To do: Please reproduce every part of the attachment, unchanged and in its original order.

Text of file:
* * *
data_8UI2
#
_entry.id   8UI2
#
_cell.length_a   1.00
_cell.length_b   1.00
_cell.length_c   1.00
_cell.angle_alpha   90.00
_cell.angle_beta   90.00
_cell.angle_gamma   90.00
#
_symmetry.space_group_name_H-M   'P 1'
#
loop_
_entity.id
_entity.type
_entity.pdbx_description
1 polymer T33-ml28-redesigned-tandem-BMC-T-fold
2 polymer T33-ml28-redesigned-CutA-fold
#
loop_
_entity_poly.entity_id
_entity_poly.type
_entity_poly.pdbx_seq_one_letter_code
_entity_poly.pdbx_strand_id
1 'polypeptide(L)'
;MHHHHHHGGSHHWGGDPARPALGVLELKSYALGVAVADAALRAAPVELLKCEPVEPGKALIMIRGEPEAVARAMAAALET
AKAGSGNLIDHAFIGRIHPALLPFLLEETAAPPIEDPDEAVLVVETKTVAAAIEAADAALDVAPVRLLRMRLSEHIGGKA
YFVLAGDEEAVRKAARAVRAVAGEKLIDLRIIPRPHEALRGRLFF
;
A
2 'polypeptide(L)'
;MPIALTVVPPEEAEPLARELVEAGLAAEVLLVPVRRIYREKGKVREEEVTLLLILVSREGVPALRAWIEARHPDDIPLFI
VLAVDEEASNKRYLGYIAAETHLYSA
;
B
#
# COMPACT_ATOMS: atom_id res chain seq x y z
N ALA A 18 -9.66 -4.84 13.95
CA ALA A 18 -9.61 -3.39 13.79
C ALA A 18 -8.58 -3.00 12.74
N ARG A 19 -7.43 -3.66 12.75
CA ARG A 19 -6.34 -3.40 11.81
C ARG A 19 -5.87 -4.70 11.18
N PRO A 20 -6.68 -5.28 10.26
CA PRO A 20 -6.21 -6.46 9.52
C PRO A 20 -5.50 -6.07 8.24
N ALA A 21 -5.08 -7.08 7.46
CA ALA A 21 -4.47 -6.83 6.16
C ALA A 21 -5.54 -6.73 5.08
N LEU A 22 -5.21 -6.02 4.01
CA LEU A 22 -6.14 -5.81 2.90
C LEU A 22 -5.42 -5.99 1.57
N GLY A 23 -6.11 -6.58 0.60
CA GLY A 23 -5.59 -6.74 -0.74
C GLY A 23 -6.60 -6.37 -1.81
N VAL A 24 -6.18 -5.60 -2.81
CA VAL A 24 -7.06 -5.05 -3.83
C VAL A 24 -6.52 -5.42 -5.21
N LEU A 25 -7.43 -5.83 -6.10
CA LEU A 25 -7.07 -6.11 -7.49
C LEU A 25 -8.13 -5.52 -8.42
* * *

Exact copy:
data_8UI2
#
_entry.id   8UI2
#
_cell.length_a   1.00
_cell.length_b   1.00
_cell.length_c   1.00
_cell.angle_alpha   90.00
_cell.angle_beta   90.00
_cell.angle_gamma   90.00
#
_symmetry.space_group_name_H-M   'P 1'
#
loop_
_entity.id
_entity.type
_entity.pdbx_description
1 polymer T33-ml28-redesigned-tandem-BMC-T-fold
2 polymer T33-ml28-redesigned-CutA-fold
#
loop_
_entity_poly.entity_id
_entity_poly.type
_entity_poly.pdbx_seq_one_letter_code
_entity_poly.pdbx_strand_id
1 'polypeptide(L)'
;MHHHHHHGGSHHWGGDPARPALGVLELKSYALGVAVADAALRAAPVELLKCEPVEPGKALIMIRGEPEAVARAMAAALET
AKAGSGNLIDHAFIGRIHPALLPFLLEETAAPPIEDPDEAVLVVETKTVAAAIEAADAALDVAPVRLLRMRLSEHIGGKA
YFVLAGDEEAVRKAARAVRAVAGEKLIDLRIIPRPHEALRGRLFF
;
A
2 'polypeptide(L)'
;MPIALTVVPPEEAEPLARELVEAGLAAEVLLVPVRRIYREKGKVREEEVTLLLILVSREGVPALRAWIEARHPDDIPLFI
VLAVDEEASNKRYLGYIAAETHLYSA
;
B
#
# COMPACT_ATOMS: atom_id res chain seq x y z
N ALA A 18 -9.66 -4.84 13.95
CA ALA A 18 -9.61 -3.39 13.79
C ALA A 18 -8.58 -3.00 12.74
N ARG A 19 -7.43 -3.66 12.75
CA ARG A 19 -6.34 -3.40 11.81
C ARG A 19 -5.87 -4.70 11.18
N PRO A 20 -6.68 -5.28 10.26
CA PRO A 20 -6.21 -6.46 9.52
C PRO A 20 -5.50 -6.07 8.24
N ALA A 21 -5.08 -7.08 7.46
CA ALA A 21 -4.47 -6.83 6.16
C ALA A 21 -5.54 -6.73 5.08
N LEU A 22 -5.21 -6.02 4.01
CA LEU A 22 -6.14 -5.81 2.90
C LEU A 22 -5.42 -5.99 1.57
N GLY A 23 -6.11 -6.58 0.60
CA GLY A 23 -5.59 -6.74 -0.74
C GLY A 23 -6.60 -6.37 -1.81
N VAL A 24 -6.18 -5.60 -2.81
CA VAL A 24 -7.06 -5.05 -3.83
C VAL A 24 -6.52 -5.42 -5.21
N LEU A 25 -7.43 -5.83 -6.10
CA LEU A 25 -7.07 -6.11 -7.49
C LEU A 25 -8.13 -5.52 -8.42